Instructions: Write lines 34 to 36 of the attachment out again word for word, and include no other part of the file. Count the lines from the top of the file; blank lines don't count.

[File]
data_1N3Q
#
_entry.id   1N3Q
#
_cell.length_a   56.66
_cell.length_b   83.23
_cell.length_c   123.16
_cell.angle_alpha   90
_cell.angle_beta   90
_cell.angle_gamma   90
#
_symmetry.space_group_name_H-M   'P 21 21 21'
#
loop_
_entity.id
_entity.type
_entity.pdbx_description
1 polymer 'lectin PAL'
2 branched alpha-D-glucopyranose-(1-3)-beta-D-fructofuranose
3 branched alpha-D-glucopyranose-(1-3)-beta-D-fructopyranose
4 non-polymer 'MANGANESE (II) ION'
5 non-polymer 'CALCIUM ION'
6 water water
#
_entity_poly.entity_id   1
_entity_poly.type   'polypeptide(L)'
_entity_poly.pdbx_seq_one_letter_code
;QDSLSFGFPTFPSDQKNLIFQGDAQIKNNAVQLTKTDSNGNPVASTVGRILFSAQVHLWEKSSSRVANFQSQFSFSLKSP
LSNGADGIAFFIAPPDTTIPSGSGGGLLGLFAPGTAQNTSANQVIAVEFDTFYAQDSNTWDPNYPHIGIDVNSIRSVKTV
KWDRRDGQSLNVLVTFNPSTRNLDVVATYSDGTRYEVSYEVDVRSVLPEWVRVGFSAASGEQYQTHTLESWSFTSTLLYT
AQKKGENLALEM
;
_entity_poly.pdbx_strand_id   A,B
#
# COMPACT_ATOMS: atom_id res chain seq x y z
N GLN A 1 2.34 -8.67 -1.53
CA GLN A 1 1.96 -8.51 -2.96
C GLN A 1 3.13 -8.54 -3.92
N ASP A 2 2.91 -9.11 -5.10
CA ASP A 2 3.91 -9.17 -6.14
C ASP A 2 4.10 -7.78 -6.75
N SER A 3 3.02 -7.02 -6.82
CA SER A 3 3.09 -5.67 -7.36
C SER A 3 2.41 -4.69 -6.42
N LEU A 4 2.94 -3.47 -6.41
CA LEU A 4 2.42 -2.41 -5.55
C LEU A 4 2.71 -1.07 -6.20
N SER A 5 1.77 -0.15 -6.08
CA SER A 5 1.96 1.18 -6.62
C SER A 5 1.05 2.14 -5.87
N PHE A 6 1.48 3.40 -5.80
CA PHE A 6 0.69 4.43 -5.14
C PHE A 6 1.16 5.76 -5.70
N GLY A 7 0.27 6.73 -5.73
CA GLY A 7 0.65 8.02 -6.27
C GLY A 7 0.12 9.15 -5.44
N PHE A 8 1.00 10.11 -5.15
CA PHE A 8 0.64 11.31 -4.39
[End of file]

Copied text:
#
# COMPACT_ATOMS: atom_id res chain seq x y z
N GLN A 1 2.34 -8.67 -1.53